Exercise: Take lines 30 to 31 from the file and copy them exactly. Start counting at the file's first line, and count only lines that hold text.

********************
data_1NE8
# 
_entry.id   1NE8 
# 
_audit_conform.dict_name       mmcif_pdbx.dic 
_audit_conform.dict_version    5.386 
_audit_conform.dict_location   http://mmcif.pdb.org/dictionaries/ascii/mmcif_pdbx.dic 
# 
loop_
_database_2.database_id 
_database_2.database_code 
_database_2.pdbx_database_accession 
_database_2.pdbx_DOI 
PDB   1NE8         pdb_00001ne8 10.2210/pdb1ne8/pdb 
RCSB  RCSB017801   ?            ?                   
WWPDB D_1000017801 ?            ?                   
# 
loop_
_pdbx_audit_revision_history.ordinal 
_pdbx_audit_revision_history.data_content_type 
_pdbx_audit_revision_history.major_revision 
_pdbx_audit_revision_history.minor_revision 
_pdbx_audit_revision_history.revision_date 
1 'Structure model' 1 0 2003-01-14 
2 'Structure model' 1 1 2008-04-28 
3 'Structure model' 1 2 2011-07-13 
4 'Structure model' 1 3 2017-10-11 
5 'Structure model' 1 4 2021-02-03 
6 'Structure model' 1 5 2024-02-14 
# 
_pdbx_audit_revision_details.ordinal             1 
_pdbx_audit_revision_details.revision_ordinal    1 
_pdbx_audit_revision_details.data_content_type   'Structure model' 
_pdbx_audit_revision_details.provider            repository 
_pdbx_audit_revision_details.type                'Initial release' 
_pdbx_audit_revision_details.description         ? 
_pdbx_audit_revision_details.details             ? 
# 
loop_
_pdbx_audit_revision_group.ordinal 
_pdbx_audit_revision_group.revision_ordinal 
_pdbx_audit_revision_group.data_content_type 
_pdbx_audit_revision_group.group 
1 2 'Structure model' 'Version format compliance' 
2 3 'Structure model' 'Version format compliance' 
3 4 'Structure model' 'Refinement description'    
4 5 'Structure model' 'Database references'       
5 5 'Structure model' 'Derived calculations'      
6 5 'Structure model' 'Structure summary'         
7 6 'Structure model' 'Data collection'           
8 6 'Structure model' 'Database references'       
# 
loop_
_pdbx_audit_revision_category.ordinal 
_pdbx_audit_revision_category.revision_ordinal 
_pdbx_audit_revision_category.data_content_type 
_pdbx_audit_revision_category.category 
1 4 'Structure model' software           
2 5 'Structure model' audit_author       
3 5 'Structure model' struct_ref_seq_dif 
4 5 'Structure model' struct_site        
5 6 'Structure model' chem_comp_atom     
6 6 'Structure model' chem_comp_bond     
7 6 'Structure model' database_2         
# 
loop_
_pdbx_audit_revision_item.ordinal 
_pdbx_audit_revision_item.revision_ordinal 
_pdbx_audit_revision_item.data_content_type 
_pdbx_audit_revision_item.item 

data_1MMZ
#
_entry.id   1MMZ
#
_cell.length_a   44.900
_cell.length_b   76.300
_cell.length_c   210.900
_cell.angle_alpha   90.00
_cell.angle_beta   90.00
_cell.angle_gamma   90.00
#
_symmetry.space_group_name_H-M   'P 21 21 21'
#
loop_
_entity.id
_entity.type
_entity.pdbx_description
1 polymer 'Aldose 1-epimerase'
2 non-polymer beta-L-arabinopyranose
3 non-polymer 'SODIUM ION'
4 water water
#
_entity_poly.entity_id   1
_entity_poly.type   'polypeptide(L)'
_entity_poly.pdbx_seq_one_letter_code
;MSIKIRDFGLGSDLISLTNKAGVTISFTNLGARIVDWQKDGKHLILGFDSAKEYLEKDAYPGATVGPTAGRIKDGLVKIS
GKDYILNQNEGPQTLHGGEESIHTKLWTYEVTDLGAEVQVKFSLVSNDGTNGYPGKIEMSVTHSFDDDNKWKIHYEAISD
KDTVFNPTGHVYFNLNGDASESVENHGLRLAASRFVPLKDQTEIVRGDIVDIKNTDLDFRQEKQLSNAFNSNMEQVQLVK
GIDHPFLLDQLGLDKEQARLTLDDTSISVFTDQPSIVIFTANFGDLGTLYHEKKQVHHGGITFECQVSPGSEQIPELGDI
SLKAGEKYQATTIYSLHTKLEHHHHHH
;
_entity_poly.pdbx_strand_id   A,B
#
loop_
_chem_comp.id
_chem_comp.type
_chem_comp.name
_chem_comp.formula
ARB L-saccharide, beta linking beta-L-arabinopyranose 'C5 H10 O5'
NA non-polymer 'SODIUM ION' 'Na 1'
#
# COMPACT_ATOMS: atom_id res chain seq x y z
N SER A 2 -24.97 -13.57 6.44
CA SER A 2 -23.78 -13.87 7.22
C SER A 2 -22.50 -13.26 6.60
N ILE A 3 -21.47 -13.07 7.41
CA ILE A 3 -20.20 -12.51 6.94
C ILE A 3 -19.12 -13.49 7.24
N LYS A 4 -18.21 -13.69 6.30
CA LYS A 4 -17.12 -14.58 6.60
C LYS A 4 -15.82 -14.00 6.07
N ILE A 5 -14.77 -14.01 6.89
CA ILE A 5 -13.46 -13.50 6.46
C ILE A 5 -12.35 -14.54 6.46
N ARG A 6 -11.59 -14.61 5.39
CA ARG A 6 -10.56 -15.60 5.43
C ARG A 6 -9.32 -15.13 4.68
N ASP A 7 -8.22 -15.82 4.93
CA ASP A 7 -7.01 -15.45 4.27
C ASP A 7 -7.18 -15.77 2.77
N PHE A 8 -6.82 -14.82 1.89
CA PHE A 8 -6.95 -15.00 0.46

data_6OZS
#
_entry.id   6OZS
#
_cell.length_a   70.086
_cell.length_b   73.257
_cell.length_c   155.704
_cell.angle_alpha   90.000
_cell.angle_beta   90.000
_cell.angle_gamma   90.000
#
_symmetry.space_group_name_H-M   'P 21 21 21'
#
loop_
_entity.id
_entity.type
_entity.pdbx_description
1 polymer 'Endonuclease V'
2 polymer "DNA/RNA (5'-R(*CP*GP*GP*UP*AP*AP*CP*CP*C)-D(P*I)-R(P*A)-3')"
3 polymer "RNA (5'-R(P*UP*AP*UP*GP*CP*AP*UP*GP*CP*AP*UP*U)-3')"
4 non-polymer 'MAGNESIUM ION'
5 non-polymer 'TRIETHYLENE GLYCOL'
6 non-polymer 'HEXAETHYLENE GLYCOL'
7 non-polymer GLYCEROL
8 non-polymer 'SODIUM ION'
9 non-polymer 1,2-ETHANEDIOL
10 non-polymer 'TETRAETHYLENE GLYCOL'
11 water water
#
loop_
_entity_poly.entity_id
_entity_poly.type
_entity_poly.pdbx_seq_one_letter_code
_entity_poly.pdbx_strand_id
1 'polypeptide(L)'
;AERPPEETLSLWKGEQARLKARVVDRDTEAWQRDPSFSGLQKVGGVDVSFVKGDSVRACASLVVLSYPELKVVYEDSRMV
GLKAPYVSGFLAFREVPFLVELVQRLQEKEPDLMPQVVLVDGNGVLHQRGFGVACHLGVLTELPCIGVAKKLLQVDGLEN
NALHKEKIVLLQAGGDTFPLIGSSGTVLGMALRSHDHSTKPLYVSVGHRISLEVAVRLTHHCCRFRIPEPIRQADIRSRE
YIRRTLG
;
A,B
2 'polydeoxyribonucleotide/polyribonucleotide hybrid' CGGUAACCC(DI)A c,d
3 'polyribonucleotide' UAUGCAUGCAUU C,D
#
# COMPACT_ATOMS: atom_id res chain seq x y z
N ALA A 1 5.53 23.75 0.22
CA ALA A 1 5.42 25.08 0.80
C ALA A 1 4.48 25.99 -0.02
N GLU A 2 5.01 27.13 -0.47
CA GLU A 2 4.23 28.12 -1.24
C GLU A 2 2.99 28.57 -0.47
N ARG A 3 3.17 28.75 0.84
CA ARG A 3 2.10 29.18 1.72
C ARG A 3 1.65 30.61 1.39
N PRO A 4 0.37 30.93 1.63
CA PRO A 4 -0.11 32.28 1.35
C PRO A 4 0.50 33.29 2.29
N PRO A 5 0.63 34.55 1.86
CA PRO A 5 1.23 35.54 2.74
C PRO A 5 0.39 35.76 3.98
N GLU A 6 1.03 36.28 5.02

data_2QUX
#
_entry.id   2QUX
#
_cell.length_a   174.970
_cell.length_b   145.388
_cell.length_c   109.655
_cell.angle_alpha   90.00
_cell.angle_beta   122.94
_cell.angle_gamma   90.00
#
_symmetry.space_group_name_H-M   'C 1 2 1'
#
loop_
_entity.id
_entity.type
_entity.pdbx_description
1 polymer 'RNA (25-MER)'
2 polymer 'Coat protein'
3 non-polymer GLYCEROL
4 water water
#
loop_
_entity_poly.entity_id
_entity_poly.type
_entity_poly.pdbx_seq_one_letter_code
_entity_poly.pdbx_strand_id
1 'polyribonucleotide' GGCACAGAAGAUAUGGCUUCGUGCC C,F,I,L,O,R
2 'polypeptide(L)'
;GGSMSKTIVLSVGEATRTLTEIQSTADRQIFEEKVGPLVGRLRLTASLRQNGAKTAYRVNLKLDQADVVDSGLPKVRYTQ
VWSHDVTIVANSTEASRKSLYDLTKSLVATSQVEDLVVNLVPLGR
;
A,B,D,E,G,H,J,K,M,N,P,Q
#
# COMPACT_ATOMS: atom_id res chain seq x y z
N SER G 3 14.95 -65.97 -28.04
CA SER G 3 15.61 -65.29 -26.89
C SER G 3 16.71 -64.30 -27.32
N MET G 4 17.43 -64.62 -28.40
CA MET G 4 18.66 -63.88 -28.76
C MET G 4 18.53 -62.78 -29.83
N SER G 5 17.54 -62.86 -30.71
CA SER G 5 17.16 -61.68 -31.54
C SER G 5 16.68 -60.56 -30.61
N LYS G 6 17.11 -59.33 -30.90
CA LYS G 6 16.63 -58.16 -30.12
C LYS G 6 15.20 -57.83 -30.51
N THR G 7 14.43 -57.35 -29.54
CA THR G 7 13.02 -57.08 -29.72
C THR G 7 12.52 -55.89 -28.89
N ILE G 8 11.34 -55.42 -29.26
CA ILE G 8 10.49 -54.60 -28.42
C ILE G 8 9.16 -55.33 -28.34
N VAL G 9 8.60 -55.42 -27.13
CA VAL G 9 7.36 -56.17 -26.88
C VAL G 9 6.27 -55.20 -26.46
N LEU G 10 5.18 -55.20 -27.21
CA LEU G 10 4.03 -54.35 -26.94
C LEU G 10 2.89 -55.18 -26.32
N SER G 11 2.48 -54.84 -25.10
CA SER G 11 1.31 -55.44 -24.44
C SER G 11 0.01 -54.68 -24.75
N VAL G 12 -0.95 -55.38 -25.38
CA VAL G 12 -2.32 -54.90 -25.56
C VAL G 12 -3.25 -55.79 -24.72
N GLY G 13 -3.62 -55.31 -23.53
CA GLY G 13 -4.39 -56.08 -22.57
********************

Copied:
# 
_pdbx_audit_revision_details.ordinal             1 